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Kent C Dodds

Kent C. Dodds works at PayPal as a full stack JavaScript engineer. He host JavaScript Air and co-hosts React30 podcasts. Kent is an Egghead.io instructor and Google Developer Expert.

Kent C Dodds

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Rather than including each JavaScript file in the index.html, Webpack can be used to bundle script files based on CommonJS require statement. Kent adds these require statements to the app.js file and also spends a few minutes explaining the value of using the pathInfo configuration variable. Code for this example is located on the FEM/01.2-require-everything branch.
- http://slides.com/kentcdodds/webpack-deep-dive#/8/2

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Kent C Dodds: Even with WebPack, this is what our dependency tree looks like. It's just a bunch of random files that may or may not be dependent, it's just script tags, right? We just are saying, okay, we replaced our bootstrap JS with this bundle JS, it's really not getting us anything from a dependency perspective.

So this next module is about making those dependencies a little bit more tied together. So the exercise was this and we're going to skip it because like I said, this one was a little bit more monkey work set of things. But yeah, so here inside of our app, we identified all of the modules that this app requires, this app module itself.

And so, all of these modules attack something onto the app global, right? So that's even, this app module itself attacks on load, to the app global. And so what we're trying to do is pull away from global's and well, eventually, we'll pull away from global. You'll notice that we're still putting stuff on the global, but at least where requiring the specific files that we need and one thing that like is, like quite possibly happening in your apps right now with Gulper Grant, is you have files in there that you're concatenating with your whole app but are actually used by anything.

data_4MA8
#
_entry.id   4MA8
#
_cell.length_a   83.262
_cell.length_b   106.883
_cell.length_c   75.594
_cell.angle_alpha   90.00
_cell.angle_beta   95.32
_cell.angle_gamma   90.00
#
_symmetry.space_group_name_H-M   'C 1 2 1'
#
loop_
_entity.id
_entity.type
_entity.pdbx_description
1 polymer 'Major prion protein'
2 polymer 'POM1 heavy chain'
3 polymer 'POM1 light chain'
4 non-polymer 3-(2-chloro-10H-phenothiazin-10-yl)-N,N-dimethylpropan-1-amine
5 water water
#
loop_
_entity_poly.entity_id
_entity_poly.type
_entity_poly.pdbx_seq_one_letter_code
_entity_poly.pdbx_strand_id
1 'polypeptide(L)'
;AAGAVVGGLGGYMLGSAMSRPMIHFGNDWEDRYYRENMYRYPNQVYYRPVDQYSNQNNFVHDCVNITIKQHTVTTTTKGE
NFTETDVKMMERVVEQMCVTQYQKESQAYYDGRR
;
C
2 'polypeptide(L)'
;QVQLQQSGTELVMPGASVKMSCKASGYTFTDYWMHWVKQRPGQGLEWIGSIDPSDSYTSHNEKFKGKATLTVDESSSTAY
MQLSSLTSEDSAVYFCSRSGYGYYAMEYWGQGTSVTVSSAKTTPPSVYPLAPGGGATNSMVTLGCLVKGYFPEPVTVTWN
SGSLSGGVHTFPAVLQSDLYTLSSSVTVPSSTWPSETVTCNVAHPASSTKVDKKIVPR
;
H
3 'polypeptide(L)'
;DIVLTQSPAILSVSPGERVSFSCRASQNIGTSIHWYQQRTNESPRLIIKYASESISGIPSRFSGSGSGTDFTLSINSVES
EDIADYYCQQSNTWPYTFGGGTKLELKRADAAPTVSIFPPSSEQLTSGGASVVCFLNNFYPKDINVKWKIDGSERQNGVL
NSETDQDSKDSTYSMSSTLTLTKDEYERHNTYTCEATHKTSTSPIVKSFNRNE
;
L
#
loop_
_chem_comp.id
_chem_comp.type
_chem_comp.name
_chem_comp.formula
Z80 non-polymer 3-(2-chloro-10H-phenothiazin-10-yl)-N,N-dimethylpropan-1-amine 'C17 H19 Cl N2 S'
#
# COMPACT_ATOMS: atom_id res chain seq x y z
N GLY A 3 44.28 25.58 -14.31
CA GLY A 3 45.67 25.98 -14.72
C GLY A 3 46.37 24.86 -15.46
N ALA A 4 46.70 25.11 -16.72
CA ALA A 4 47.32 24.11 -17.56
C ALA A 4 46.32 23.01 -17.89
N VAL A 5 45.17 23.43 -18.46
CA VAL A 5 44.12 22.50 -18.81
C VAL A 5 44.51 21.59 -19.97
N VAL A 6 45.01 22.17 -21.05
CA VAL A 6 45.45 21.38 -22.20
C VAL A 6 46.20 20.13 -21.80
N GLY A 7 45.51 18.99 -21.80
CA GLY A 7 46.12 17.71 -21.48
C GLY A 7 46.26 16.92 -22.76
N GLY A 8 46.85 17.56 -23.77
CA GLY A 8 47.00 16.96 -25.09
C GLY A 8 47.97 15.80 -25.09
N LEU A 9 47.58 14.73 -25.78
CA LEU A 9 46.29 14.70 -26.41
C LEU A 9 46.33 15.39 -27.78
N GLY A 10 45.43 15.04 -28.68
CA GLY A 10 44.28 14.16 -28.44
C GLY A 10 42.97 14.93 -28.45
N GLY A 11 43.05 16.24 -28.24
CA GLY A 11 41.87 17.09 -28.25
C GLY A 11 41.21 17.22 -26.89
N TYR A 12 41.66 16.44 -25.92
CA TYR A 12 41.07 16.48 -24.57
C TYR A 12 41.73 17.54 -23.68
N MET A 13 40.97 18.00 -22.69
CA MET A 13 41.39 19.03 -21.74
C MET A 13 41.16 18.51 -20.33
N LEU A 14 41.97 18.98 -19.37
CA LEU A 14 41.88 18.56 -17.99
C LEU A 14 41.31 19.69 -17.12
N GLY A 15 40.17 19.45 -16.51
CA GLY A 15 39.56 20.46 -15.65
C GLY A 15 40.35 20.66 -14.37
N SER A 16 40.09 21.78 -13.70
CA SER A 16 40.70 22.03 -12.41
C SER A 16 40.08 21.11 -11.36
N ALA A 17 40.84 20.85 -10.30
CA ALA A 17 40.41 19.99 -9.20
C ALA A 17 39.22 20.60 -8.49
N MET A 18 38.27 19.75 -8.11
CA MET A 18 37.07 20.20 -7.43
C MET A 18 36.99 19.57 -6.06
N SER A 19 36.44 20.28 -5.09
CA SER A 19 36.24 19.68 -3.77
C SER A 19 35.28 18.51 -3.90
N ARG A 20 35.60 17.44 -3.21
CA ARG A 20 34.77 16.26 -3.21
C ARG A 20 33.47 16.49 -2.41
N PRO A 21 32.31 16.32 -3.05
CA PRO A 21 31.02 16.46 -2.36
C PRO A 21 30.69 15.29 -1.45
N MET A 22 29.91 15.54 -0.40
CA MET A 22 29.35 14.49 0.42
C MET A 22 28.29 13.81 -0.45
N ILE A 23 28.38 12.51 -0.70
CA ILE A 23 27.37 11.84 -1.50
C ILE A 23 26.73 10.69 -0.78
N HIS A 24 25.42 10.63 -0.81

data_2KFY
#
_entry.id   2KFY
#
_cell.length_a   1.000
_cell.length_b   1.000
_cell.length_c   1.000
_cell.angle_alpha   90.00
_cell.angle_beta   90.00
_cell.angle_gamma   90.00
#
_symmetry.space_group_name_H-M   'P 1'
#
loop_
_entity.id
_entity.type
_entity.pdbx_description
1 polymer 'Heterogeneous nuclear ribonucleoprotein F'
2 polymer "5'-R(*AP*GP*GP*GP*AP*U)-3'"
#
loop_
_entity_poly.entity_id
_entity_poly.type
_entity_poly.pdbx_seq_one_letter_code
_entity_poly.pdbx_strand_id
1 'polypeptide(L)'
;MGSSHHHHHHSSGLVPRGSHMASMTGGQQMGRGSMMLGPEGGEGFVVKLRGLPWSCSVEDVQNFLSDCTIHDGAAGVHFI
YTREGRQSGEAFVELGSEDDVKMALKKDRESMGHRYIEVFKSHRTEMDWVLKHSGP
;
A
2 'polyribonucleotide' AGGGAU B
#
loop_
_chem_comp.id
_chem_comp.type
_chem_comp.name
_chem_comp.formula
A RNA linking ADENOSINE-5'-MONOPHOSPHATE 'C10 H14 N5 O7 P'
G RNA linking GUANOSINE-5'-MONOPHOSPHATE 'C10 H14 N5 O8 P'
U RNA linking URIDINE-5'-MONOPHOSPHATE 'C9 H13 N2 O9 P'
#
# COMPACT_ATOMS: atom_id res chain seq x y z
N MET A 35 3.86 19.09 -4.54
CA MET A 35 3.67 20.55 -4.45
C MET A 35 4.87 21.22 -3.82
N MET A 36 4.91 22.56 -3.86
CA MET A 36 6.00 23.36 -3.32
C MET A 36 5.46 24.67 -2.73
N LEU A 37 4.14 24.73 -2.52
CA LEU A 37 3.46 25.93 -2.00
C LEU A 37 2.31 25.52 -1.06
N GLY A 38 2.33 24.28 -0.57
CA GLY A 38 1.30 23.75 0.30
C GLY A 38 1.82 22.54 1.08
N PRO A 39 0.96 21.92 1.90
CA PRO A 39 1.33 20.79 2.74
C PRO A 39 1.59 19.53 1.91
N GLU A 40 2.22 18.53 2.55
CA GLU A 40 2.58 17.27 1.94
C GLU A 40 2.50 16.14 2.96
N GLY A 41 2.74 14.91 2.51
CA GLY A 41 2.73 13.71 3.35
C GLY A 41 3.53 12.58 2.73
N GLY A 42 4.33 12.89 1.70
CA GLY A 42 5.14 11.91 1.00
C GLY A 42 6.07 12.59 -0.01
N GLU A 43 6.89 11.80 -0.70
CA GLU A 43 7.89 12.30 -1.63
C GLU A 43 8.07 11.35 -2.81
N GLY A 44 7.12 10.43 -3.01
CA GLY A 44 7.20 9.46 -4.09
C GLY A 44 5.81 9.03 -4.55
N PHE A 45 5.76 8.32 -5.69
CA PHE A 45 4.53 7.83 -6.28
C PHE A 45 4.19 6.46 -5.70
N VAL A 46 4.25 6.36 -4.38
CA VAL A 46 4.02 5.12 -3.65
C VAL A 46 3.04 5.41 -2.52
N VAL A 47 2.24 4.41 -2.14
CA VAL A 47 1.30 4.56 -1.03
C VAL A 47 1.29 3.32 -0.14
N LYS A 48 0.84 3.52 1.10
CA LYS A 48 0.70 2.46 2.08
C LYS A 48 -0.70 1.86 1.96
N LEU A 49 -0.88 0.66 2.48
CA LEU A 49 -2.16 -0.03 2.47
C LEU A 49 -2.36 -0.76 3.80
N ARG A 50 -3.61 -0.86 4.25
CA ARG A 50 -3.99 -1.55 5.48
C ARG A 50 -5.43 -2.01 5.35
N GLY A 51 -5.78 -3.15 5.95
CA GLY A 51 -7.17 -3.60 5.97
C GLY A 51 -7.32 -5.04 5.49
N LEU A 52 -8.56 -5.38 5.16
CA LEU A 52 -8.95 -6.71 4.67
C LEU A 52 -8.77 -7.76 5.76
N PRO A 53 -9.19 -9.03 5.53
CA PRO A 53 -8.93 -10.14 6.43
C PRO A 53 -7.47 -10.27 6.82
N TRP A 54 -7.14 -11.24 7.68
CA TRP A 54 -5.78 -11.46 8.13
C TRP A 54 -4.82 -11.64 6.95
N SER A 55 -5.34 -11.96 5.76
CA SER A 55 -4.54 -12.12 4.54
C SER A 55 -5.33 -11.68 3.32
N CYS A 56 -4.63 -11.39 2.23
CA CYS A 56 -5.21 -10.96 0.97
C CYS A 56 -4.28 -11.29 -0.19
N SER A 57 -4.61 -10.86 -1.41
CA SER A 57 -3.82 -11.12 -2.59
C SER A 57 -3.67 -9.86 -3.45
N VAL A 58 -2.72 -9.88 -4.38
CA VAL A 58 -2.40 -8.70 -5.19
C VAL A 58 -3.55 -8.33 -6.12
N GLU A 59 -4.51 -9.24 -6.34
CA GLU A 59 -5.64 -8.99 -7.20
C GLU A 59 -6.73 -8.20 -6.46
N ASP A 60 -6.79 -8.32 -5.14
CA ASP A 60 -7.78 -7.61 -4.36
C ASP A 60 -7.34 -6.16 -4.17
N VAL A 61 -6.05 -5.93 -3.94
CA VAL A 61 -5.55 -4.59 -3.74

That's something that can't happen with WebPack because you have to explicitly require it. And if you have LinkedIn set up in place, then it will help you like know when you're not actually using anything from that, which is fantastic. And so, yeah, the goal of this one was to remove the immediately invoked function expressions because we don't need those anymore.

Remember those are like inside of like these are inside of a closure already, and then also to add require statements for anywhere that actually requires anything. So any questions about that, like even though we're skipping past this one, I do want to open it up for questions if anybody has any.

I should probably talk about what this is, but okay, yeah. So, let me just demonstrate for you really quick why that path info is useful because that is very specific to WebPack. So if I don't have the path info like we did before, I'll comment that out. I'll run npm run dev.

And then we refresh the browsers here. And if I look at the bootstrap file now that I'm requiring stuff, you can see that WebPack is replacing my required statements with WebPack require statements and it's giving a number here. That is not at all useful to me when I'm debugging stuff.

I need to know like what is that like, actually requiring, right? So, what the path info does is it's going to give us a little comment, that will tell us what that require was for. So, the reason that WebPack is putting an ID in here is because as your application grows you're doing more important require statements.

That's a lot of strings and that's potentially a lot of space and so it's doing an optimization just like, to reduce the amount of space. And so that's why you have your path info and we're using, if not prod from our FU tales. And so if you don't provide anything to if not prod, it defaults to a boolean.

So the path info value is true or false.

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